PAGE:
REVIEW

‘Seaspiracy’ Review: The Dark Side of Human Beings

Seaspiracy is the groundbreaking Netflix Original documentary film that seeks to expose the fishing industry’s impact on the world’s oceans. The director Ali Tabrizi serves as our guide and impassioned narrator, and he strives to frame each revelation as a voyager from Asia to Europe and back.

This documentary is coveted on TOP 10 Netflix trending, due to its controversy and drama. It could make you give up on your weekly sushi order.

The study begins with the numerous agents of marine life destruction, from million of sharks killed as incidental fishing. But also, million of dolphins are killed without any cause. On the other hand, an interviewee said that the killing of dolphins could increase the production of fish stocks for the market.

The documentary’s rhetorical style feels like a cheap imitation of investigative journalism. Seaspiracy ignores the real complexity of almost every issue presented, draws spurious links between things, and has questionable research ethics.

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Seaspiracy serves with a sense of danger and urgency. Shark fin markets in China, Salmon farms in Scotland, and tuna ports in Japan are filmed by spy cameras. And efforts to investigate human rights abuses in the Thai fishing industry are charged with reminders of the risk to Tabrizi and his team’s lives.

What something important that the film highlight?

Photo: newstatesman.com

A devastating indictment of commercial fishing, this documentary is stunning, tragic, emotional, and honestly difficult to watch. In the fact, the movie more highlights overfishing as the biggest current threat to marine biodiversity than plastic waste.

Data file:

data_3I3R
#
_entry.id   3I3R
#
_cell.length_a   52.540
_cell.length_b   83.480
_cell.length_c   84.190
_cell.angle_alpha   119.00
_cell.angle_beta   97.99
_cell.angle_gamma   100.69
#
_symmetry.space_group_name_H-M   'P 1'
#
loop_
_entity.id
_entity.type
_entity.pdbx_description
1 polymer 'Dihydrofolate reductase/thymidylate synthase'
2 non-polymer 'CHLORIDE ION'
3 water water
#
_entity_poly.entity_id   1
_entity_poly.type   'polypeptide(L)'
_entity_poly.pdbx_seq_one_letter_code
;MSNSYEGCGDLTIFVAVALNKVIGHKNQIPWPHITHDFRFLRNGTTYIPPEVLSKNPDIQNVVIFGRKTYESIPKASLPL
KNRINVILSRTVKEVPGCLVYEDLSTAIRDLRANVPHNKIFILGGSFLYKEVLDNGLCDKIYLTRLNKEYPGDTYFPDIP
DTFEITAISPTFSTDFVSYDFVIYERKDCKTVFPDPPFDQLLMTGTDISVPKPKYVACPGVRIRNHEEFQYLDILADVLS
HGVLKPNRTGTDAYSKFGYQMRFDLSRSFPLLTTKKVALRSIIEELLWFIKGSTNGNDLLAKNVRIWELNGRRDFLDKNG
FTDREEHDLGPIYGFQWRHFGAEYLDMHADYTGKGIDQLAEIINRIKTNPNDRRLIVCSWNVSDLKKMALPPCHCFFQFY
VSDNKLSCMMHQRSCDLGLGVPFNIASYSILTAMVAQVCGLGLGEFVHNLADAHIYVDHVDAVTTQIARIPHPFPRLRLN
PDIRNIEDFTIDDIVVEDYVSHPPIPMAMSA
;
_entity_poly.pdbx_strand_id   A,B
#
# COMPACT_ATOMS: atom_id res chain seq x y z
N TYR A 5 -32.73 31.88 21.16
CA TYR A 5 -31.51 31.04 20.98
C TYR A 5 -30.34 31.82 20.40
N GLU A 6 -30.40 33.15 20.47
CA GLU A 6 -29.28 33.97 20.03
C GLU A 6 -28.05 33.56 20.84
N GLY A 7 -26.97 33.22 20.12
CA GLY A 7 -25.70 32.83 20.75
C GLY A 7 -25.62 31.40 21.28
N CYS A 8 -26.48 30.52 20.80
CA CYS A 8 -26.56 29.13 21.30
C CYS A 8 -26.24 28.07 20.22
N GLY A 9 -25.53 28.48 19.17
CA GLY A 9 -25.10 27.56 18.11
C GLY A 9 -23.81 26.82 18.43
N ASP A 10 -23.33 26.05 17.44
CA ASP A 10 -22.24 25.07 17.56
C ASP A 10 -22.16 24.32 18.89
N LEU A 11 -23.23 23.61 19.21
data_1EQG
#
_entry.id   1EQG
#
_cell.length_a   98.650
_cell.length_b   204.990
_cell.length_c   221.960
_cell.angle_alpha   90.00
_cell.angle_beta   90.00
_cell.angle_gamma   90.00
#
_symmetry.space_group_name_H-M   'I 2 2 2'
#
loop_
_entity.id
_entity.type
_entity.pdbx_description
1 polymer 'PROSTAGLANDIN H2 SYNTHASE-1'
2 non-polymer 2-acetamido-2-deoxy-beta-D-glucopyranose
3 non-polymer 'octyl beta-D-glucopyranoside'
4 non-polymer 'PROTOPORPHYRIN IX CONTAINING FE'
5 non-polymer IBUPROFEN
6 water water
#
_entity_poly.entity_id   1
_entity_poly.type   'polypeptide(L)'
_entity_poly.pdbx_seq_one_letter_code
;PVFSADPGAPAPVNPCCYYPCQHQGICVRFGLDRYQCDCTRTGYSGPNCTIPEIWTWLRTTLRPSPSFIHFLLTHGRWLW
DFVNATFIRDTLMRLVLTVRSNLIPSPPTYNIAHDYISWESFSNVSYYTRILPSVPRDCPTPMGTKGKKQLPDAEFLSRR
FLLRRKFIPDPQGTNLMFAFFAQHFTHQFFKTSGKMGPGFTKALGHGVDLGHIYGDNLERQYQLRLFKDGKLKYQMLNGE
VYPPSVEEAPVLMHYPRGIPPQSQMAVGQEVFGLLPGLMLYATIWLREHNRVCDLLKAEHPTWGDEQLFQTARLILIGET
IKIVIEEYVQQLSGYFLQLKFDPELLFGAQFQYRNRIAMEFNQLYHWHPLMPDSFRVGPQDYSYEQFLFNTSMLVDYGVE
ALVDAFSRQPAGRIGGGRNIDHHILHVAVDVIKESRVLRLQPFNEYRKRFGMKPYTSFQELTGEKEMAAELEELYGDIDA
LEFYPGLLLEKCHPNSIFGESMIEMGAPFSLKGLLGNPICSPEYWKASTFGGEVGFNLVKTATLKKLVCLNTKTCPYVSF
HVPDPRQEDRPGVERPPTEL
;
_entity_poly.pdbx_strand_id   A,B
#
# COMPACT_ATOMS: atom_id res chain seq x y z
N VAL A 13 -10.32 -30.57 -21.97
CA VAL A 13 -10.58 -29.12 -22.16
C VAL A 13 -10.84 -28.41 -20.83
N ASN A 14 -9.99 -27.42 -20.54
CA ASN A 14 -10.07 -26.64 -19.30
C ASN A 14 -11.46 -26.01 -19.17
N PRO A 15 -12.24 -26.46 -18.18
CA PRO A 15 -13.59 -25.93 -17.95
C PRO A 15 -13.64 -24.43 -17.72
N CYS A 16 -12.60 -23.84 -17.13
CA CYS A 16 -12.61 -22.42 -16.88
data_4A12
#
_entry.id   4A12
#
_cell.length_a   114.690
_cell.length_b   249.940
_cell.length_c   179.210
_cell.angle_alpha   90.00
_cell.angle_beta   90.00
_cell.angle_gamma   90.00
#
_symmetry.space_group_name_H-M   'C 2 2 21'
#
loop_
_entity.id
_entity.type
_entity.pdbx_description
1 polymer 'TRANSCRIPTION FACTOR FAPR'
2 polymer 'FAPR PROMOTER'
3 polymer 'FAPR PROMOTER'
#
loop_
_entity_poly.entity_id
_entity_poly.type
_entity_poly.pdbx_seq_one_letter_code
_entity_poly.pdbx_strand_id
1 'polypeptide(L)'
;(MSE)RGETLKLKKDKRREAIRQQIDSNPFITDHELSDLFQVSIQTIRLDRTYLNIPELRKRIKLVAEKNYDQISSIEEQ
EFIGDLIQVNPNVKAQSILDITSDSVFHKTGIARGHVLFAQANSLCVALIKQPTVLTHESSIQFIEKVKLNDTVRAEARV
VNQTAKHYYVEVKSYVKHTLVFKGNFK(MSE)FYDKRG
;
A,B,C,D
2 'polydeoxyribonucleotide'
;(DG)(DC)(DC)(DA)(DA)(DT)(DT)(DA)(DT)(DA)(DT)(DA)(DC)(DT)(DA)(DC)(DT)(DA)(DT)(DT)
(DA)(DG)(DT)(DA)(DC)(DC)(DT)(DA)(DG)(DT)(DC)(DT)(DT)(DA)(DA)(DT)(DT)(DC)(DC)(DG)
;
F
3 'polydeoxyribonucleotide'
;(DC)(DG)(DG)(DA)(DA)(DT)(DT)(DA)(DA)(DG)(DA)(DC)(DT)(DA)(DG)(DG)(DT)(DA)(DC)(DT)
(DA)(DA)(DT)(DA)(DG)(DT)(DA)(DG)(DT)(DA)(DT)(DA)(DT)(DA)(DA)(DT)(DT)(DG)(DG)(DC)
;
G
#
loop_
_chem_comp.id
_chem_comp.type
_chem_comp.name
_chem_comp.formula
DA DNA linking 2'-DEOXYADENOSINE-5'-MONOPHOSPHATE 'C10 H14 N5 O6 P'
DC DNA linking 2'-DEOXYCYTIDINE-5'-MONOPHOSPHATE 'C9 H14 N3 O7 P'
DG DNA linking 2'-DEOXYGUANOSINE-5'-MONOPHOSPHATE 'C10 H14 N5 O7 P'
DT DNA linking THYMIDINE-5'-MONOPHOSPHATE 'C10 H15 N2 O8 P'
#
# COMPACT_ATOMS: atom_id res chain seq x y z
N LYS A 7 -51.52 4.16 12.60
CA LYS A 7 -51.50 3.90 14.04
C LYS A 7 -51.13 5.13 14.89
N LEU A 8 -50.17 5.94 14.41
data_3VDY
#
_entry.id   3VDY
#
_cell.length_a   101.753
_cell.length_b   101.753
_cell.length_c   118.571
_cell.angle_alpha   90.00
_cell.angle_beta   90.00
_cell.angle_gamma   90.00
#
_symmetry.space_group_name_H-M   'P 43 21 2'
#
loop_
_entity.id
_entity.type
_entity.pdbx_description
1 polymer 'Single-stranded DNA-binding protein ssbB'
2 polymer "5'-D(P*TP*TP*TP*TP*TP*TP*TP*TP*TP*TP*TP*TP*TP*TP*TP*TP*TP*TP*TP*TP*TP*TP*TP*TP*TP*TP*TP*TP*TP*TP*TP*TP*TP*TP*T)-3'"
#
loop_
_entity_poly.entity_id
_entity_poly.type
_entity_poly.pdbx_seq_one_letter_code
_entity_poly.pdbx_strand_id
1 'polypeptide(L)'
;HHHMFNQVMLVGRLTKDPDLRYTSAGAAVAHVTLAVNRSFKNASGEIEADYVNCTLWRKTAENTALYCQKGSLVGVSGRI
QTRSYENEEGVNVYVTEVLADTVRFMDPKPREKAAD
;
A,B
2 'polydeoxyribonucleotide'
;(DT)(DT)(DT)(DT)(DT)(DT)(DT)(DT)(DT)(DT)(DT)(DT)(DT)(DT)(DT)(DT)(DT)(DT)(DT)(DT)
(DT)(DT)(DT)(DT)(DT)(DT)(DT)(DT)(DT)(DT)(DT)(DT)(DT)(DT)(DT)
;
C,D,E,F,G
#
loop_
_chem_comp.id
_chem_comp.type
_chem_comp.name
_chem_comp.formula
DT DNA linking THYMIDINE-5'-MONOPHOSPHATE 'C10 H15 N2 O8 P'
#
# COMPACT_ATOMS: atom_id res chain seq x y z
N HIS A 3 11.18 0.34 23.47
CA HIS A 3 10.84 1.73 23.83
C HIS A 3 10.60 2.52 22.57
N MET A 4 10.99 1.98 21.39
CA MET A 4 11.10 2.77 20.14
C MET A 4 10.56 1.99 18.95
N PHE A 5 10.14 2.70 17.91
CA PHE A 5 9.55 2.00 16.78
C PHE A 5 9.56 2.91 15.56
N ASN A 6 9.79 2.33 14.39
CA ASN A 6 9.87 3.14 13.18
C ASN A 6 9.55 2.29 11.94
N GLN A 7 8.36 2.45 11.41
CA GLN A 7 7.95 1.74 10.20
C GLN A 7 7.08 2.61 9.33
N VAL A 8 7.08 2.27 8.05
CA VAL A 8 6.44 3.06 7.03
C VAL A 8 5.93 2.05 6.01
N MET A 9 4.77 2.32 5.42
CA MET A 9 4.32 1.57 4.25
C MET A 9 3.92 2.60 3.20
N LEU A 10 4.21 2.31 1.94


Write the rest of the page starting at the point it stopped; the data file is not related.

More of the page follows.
I persuaded myself to become more environmentally aware through the video of a single turtle with a straw in its nose that went viral, I deplored excess of using plastic straws. Moreover, I also will go out of my way to not buy things wrapped in excessive plastic. Such as plastic cups, plastic bottles, coster plastic bags, and everything that packages in plastic.

But, the documentary explained plastic wastes does not the biggest one that devastates marine life. Fishing gear bump into overfishing is the one than plastic pollution. The narrator said he found plastic straws only accounted for 0.03% of plastic entering the ocean.

“Seaspiracy” does present some pieces of reporting — including an inquiry into dolphin-safe tuna can labels — that are surprising and memorable. But even the film’s notable points seem to emerge only briefly before sinking beneath the surface, lost in a sea of murky conspiratorial thinking.

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